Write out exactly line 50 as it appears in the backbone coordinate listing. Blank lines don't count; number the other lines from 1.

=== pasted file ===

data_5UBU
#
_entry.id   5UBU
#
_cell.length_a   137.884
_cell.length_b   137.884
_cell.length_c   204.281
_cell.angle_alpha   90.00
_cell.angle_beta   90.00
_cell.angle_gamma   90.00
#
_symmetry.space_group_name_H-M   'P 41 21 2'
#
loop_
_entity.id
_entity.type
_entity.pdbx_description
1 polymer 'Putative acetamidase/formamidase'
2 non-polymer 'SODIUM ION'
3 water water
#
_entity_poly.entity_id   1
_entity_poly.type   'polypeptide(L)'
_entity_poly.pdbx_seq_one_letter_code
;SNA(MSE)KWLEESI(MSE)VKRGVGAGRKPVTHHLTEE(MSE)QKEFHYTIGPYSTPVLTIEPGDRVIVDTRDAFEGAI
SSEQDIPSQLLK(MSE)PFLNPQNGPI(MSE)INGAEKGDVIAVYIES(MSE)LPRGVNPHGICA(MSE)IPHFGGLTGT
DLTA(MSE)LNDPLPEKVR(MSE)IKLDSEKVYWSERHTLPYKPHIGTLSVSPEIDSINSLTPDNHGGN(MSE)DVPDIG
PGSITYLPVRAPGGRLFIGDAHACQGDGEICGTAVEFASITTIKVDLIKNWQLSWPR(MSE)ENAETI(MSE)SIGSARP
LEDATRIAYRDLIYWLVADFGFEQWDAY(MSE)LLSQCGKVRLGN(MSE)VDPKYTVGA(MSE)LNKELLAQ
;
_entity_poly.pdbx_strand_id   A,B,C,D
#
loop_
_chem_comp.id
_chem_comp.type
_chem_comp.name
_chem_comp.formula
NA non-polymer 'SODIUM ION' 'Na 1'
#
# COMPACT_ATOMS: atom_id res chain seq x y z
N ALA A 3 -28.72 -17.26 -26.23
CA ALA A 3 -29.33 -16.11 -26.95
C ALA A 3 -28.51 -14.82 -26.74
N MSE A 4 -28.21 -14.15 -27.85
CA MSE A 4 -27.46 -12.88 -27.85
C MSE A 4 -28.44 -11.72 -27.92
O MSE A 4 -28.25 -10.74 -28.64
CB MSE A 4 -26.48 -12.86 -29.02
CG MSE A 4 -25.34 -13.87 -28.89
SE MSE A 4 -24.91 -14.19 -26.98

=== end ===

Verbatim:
SE MSE A 4 -24.91 -14.19 -26.98